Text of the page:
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Shelby County’s little church that does

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Buffalo Lick Baptist, 23 strong, continues to worship.

By Lisa King

At a time of year when churches invest so much time and effort into holiday celebrations and draw their biggest attendance, the few members of one of Shelby County’s oldest are their church’s doors are still open.

Buffalo Lick Baptist, 208 years old this month, is holding on with just 23 members, its pastor said, and it isn’t going anywhere.

“I’ve been here for five years,” Jeff Peed said. “We went from twenty-five when I came here to almost fifty. Now we’re at twenty-three right now. But that’s typical for a rural church.

“For now, we’re OK, because we don’t have any debts, and there’s enough offerings coming in to cover expenses. Our members are all very loyal. They have such generous hearts.”

Still, some church members say they are concerned that if numbers go any lower, that situation could change for the worse.

“As long as everybody’s still living, we’ll be OK, but I’m one of the youngest members, and I’m seventy-four,” Jimmy Stivers said. “We just have to have faith and keep on ticking.”

Buffalo Lick was founded in 1805 and got its name from, well, a salt lick.

“There was a salt lick on the property behind the church where buffalo would come to lick the salt, so the area became known as Buffalo Lick,” Peed said. 

The church is so old it spun off the larger and nearby Bagdad Baptist Church, and since then members have left for reasons other than death, said former church member Myra Phillips, who said she left to attend another church because her mother had to go to a nursing home in town, and it was easier to transport her to a church nearby.

Dave Charlton, pastor of First Christian Church, who heads up the Shelby County Ministerial Alliance, said he estimates there could be churches in Shelby County with even smaller numbers than Buffalo Baptist.

“I’d say that probably out of the eighty or so churches in Shelby County, about half of them are Baptist, and I’d say there could be a couple of churches with no more than a handful of members.”

Church member Ryburn Weakley, who admits to reaching his “four-score” birthday – 80 years old – said he and his wife, Betty, will stay at Buffalo Lick Baptist “until we die.”

“My folks moved to Shelby County in 1789, and my family has gone to that church since it was built,” he said.
“My grandfather and my father were church clerks. They kept the minutes, and I have too, for years. We’re the smallest group now that’s ever been at the church.”

Weakley chuckled as he talked about hearing stories passed around among older family members when he was a boy.

“I remember hearing the story about the time when there was a group of about twenty people that split off and established the Bagdad Baptist Church,” he said. “There was a big ruckus about that at the meeting when they announced it. The Thompsons were into it. My mother was a Thompson.

“They’d been talking about doing it for a while. So they had this big church meeting, and the preacher they had then, he granted them a permit and wished them well, then he said, ‘I have one other item. I want to move that we all go to Bagdad.’ That didn’t go over well at all, and it got pretty rough, so he resigned from the church and went with that group.”

That was in June 1889, and the church lost 27 members, more than it has today.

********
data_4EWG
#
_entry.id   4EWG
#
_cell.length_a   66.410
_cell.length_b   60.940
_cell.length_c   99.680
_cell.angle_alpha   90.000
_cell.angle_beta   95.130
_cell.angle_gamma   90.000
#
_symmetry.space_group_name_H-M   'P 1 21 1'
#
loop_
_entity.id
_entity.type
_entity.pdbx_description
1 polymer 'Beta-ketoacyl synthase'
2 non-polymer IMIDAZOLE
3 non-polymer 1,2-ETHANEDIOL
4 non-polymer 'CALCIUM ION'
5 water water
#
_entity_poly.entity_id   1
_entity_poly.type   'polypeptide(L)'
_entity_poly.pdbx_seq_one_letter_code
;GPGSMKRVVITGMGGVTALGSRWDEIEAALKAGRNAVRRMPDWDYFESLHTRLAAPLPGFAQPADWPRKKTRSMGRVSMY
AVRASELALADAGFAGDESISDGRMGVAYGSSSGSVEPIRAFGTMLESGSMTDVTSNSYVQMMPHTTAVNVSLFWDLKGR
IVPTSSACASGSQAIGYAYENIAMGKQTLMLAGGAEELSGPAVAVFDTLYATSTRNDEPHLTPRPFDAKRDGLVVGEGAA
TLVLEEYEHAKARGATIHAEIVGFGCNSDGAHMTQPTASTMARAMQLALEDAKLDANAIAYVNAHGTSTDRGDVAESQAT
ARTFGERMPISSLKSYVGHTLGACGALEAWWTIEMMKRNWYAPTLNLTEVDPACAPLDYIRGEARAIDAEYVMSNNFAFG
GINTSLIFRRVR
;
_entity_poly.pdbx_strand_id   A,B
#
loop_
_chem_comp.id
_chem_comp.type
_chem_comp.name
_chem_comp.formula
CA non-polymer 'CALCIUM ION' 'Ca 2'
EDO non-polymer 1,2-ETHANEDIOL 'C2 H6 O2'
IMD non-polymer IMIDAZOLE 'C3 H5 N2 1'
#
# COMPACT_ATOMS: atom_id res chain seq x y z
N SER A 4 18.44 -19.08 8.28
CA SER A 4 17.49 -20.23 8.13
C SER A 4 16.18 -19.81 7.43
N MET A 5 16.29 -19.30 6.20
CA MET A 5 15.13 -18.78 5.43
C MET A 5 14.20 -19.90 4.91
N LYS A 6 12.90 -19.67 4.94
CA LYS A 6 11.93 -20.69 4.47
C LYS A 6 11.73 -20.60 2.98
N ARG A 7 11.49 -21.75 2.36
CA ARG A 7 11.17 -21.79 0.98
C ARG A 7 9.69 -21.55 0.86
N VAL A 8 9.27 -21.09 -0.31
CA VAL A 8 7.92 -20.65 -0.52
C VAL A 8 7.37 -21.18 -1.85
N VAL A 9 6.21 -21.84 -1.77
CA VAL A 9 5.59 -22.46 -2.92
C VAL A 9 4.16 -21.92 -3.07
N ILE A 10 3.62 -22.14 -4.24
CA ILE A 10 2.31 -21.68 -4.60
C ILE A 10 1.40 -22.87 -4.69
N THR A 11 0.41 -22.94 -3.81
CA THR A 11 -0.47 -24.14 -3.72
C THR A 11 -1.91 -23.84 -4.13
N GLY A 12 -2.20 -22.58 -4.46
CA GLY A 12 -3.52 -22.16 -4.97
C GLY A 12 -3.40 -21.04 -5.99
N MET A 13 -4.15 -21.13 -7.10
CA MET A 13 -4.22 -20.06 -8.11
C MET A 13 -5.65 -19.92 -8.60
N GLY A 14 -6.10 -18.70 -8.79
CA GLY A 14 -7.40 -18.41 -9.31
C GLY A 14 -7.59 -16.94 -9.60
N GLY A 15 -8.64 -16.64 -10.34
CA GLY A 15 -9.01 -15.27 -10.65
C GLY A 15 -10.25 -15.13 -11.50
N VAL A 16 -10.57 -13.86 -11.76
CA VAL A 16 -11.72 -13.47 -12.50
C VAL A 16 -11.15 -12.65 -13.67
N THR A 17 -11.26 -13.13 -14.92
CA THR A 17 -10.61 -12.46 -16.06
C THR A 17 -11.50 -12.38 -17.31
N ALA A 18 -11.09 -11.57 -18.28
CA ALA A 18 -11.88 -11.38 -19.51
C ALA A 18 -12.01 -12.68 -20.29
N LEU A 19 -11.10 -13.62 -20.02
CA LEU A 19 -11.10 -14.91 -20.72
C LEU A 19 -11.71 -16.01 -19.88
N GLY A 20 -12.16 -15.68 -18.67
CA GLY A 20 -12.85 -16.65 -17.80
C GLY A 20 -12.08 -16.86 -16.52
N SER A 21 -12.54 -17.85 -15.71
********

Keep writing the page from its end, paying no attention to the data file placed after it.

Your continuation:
The formative years

In 1805, two brothers-in-law, Tarlon Lee and Martin Baskett, donated 1 acre of land each to build a Baptist church, and a church of logs was completed around Christmas of that year.

According to the New History of Shelby County, several churches were established around that time, including Burks Branch Baptist Church in 1801, Mulberry Methodist in 1804, Salem Baptist Church in 1811 and Dover Baptist in 1812.

Abraham Cook was the first pastor of Buffalo Baptist until 1851 and also established churches at Indian Fork, Christiansburg, Beech Creek, North Benson and others. In 1826, a 30-foot extension was added. In 1837, a brick church was built, using logs from the old church. After the split to form Bagdad, in 1892 13 members left to start a church at Waddy.

Buffalo Lick was remodeled in 1945, but a new church had to built in 1956, after major storm damage, and that’s the facility that remains in use. A steeple was erected in 1975.

 

How it was

In 1980, at the church’s 175th anniversary, Edna Mae Beavers, who is 102 and currently a resident at the Masonic Home in Shelbyville, gave a speech, supplied by Weakley, who has kept a copy of it down through the years.

Beavers told the assembly at that celebrations, how church members used to behave in those early days.

“You were compelled to go to church,” she said, adding that, if you missed, “You better have a good reason.

“You could not talk in a low tone, or even whisper…other things that brought you before the church body were unseemly conduct, bad language, carrying bad tales about people, not paying your debts, adultery, drunkenness and dancing. Wonder how those dear old souls would deal with the modern-day disco?”

Peed said that although the congregation is small, members have most of the same functions and that larger churches have, including a Sunday morning worship service and a Bible study class on Wednesday nights, not to mention special holiday services and events – they even have a yearly picnic and yard sale.

There’s no Web site, of course, although there is a Facebook page, minus photos, because it just was launched.

Peed said he doesn’t mind not having a high-tech, large, modern church.

“I like it because we can feel the spirit of God so much in a small rural congregation,” he said. “God has important stuff for us to do on this little stretch of highway.”